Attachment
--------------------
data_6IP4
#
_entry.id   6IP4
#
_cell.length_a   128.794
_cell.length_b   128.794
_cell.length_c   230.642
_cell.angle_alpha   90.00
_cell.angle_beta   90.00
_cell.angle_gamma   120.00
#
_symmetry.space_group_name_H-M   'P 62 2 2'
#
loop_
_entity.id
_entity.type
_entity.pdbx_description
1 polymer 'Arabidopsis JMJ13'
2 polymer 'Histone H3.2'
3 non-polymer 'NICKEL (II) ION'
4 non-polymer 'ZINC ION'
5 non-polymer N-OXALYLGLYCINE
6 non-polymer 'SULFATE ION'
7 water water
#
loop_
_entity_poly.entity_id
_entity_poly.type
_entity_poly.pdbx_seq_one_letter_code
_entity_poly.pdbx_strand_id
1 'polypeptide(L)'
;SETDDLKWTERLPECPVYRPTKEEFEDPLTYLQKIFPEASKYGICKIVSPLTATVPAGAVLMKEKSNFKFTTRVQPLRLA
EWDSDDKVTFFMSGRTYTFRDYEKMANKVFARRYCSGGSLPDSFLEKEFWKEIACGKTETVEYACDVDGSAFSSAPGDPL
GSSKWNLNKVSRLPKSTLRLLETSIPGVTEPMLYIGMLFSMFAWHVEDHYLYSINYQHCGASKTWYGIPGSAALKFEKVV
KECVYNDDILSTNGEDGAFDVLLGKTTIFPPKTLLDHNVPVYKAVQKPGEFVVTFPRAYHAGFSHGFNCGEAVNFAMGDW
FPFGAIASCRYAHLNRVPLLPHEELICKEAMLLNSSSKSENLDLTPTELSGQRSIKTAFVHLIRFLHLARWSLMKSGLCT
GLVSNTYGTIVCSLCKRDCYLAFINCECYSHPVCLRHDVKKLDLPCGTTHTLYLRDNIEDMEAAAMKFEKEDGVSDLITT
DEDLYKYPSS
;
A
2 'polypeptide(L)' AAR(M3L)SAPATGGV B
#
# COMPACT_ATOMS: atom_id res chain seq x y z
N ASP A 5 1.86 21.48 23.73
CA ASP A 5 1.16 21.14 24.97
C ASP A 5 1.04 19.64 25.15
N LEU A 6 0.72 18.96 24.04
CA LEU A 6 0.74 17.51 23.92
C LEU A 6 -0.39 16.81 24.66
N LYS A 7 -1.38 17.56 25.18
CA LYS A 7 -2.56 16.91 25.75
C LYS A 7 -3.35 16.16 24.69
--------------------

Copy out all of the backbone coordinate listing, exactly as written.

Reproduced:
data_6IP4
#
_entry.id   6IP4
#
_cell.length_a   128.794
_cell.length_b   128.794
_cell.length_c   230.642
_cell.angle_alpha   90.00
_cell.angle_beta   90.00
_cell.angle_gamma   120.00
#
_symmetry.space_group_name_H-M   'P 62 2 2'
#
loop_
_entity.id
_entity.type
_entity.pdbx_description
1 polymer 'Arabidopsis JMJ13'
2 polymer 'Histone H3.2'
3 non-polymer 'NICKEL (II) ION'
4 non-polymer 'ZINC ION'
5 non-polymer N-OXALYLGLYCINE
6 non-polymer 'SULFATE ION'
7 water water
#
loop_
_entity_poly.entity_id
_entity_poly.type
_entity_poly.pdbx_seq_one_letter_code
_entity_poly.pdbx_strand_id
1 'polypeptide(L)'
;SETDDLKWTERLPECPVYRPTKEEFEDPLTYLQKIFPEASKYGICKIVSPLTATVPAGAVLMKEKSNFKFTTRVQPLRLA
EWDSDDKVTFFMSGRTYTFRDYEKMANKVFARRYCSGGSLPDSFLEKEFWKEIACGKTETVEYACDVDGSAFSSAPGDPL
GSSKWNLNKVSRLPKSTLRLLETSIPGVTEPMLYIGMLFSMFAWHVEDHYLYSINYQHCGASKTWYGIPGSAALKFEKVV
KECVYNDDILSTNGEDGAFDVLLGKTTIFPPKTLLDHNVPVYKAVQKPGEFVVTFPRAYHAGFSHGFNCGEAVNFAMGDW
FPFGAIASCRYAHLNRVPLLPHEELICKEAMLLNSSSKSENLDLTPTELSGQRSIKTAFVHLIRFLHLARWSLMKSGLCT
GLVSNTYGTIVCSLCKRDCYLAFINCECYSHPVCLRHDVKKLDLPCGTTHTLYLRDNIEDMEAAAMKFEKEDGVSDLITT
DEDLYKYPSS
;
A
2 'polypeptide(L)' AAR(M3L)SAPATGGV B
#
# COMPACT_ATOMS: atom_id res chain seq x y z
N ASP A 5 1.86 21.48 23.73
CA ASP A 5 1.16 21.14 24.97
C ASP A 5 1.04 19.64 25.15
N LEU A 6 0.72 18.96 24.04
CA LEU A 6 0.74 17.51 23.92
C LEU A 6 -0.39 16.81 24.66
N LYS A 7 -1.38 17.56 25.18
CA LYS A 7 -2.56 16.91 25.75
C LYS A 7 -3.35 16.16 24.69